The Fort de Chartres is located about four miles west of Prairie Du Rocher Illinois along the Mississippi River. In 1720, the French government completed the first fort, a wooden stockade, in the Illinois Country to govern the area and to exploit the area's fur and precious metal resources. It was named "Fort de Chartres" in honor of the son of the regent in France. A new stone fort was completed in the summer of 1760 after the first two wooden forts deteriorated due to flooding. The fort was eventually abandoned in 1771 due in part to the uncontrollable erosion caused by flooding of the Mississippi River.
The powder magazine was all that remained when the Illinois government purchased the stone fort site in 1913. What visitors see today is a reconstruction of part of the 18th Century fort, depictions of where other buildings were located and the restored powder magazine.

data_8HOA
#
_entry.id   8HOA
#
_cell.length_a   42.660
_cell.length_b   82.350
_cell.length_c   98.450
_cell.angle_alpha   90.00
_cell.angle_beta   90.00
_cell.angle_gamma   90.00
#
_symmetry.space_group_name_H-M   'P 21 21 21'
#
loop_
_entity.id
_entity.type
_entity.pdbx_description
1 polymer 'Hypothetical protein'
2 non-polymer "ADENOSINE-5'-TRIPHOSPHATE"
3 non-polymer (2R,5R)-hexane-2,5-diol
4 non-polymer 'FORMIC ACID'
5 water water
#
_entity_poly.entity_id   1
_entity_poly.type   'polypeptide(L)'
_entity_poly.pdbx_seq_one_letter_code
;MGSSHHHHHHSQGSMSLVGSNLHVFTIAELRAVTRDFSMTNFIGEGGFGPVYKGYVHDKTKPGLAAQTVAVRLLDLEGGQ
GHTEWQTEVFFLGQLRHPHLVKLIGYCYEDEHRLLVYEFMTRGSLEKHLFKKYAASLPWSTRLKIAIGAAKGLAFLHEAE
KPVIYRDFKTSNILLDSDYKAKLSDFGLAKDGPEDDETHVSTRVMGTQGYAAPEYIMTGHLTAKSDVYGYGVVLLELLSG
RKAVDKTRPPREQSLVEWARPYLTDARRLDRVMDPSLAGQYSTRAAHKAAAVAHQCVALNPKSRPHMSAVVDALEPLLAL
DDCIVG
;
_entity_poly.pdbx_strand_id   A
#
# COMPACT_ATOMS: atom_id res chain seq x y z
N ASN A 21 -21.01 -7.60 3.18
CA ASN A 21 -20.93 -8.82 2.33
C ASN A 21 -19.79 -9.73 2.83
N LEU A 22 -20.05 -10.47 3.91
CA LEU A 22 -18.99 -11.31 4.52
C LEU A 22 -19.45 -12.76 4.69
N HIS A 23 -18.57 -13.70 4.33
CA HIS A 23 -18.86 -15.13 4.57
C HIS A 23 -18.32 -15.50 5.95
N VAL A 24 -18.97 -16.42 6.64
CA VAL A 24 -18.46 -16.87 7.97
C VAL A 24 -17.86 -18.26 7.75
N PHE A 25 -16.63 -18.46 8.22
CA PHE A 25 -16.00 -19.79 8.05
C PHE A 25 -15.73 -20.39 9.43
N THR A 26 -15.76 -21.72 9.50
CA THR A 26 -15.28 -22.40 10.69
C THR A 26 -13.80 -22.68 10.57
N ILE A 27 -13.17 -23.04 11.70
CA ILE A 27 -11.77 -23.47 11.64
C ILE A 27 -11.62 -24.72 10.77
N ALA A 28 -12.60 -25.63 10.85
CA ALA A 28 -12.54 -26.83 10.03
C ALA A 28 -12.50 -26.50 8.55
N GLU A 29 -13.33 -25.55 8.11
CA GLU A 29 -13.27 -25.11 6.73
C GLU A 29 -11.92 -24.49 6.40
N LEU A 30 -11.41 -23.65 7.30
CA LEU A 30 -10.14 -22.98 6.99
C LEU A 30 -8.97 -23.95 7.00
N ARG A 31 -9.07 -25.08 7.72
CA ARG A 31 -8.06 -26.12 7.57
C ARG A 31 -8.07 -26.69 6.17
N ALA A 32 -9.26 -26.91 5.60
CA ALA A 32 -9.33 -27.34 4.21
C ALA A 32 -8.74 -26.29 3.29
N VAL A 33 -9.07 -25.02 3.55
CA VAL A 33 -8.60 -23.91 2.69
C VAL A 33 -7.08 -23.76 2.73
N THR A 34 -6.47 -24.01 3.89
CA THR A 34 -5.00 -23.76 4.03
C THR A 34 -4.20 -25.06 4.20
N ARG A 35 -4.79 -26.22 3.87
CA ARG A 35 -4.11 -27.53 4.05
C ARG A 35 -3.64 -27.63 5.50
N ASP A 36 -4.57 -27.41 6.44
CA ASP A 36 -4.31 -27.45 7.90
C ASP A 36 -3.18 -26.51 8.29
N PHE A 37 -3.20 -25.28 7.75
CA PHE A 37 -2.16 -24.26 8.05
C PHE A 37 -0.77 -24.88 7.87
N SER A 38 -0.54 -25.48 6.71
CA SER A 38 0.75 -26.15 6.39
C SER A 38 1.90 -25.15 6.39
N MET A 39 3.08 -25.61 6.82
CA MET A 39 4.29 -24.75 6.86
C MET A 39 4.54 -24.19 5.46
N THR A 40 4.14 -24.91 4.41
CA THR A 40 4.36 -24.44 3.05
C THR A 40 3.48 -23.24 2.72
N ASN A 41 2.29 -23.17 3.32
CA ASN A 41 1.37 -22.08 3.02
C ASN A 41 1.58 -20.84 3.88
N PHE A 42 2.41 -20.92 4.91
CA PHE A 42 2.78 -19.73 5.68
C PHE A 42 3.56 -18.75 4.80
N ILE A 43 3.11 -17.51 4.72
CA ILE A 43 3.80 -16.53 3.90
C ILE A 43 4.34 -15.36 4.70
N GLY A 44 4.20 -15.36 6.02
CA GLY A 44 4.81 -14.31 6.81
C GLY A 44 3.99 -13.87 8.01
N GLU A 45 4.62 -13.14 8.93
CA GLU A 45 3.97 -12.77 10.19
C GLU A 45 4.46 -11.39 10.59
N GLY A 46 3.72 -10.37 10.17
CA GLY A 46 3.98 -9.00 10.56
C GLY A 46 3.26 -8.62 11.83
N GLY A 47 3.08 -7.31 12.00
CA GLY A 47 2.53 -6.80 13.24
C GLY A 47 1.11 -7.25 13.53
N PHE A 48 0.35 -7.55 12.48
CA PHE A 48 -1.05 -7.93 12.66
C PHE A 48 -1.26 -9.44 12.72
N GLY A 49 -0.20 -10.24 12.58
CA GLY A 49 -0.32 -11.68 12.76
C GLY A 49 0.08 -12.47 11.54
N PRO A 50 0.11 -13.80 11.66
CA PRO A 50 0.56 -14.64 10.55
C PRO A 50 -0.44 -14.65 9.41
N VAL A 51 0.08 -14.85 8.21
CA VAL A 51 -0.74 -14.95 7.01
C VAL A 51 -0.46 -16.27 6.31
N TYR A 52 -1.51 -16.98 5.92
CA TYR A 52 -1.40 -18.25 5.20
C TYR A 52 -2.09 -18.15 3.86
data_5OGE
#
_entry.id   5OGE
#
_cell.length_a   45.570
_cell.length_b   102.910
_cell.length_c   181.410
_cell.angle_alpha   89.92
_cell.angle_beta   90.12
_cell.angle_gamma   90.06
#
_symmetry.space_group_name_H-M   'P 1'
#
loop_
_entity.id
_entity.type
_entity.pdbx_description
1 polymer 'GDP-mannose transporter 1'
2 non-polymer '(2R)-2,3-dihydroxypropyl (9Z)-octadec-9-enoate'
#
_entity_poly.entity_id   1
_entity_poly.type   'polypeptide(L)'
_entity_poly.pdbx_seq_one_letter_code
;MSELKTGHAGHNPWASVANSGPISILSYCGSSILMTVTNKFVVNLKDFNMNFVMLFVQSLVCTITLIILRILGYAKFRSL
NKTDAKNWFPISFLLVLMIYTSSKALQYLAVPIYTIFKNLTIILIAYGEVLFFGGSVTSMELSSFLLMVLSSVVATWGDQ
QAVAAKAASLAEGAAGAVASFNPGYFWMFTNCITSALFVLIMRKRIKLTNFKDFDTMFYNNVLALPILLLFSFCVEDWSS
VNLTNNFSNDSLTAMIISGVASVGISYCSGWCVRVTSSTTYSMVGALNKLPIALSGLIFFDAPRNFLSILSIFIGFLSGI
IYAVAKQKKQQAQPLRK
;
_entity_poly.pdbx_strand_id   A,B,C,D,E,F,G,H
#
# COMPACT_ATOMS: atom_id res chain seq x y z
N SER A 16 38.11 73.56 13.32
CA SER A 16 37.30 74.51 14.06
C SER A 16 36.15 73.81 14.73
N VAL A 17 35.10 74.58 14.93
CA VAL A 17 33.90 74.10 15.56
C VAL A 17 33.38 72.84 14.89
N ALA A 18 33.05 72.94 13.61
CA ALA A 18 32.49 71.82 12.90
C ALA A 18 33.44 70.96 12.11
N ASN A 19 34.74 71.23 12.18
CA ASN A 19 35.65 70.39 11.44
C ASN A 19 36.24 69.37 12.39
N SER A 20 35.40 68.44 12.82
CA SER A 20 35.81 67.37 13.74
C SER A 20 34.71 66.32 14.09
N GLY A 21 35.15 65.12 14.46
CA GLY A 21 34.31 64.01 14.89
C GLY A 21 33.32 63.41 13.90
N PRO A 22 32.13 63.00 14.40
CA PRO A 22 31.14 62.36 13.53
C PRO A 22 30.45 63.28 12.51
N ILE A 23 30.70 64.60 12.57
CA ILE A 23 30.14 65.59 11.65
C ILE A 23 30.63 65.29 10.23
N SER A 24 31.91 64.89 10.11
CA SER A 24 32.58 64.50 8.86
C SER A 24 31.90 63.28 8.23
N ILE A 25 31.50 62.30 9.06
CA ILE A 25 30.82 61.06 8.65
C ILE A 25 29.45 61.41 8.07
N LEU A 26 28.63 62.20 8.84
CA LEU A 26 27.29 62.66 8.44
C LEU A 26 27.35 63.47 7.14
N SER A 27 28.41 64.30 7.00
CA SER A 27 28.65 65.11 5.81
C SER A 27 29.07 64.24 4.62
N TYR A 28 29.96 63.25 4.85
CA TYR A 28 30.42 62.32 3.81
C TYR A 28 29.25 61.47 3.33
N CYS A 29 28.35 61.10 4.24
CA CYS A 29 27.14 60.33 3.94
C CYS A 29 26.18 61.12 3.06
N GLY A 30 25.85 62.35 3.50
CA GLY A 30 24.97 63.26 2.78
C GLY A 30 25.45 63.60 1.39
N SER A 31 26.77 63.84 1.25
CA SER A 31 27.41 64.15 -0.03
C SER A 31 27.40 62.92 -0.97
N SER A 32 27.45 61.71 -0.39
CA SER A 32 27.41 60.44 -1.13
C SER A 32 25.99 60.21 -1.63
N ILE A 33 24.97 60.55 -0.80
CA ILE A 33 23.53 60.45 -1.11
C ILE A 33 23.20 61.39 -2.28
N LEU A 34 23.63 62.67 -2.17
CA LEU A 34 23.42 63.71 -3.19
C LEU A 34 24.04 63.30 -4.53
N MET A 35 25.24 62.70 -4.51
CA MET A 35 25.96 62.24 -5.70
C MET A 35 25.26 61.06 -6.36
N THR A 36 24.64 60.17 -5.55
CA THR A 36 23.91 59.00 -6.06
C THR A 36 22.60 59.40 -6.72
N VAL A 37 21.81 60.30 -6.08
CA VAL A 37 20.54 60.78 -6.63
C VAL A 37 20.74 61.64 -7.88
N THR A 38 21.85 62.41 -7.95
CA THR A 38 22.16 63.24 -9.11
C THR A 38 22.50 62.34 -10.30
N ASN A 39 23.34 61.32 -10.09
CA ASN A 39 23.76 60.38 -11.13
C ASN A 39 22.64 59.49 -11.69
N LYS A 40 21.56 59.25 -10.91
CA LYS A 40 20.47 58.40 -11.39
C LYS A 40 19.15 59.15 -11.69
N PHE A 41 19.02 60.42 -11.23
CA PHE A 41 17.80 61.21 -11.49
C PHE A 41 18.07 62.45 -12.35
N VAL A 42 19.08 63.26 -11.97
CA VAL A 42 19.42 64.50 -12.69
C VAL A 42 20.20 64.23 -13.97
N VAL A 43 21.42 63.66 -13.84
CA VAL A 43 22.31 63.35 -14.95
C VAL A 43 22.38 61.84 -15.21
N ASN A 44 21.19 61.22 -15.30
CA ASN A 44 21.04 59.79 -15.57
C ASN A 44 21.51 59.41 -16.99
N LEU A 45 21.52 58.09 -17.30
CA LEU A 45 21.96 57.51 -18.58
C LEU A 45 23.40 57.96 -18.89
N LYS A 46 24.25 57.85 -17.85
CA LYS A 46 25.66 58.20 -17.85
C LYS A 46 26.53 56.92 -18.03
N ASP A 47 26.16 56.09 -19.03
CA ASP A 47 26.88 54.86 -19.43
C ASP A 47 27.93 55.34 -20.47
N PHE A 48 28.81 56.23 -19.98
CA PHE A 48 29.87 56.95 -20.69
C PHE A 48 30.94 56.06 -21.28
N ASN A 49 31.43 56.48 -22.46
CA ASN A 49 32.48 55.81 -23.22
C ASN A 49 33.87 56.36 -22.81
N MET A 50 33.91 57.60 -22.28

The fort facilities can be visited and are open Wednesday - Sunday, 9am - 5pm, year round, with the exceptions of several holidays: New Years Day, Lincoln's Birthday, Thanksgiving Day and the day after, and Christmas Day. The fort grounds are open year round, dusk to dawn. Suggested admission donations are appreciated. The Fort De Chartres also holds several events throughout the year.
Fort de Chartres
1350 Illinois Route 155
Prairie du Rocher, Illinois 62277
Fort de Chartres Website, Historic Preservation Division Website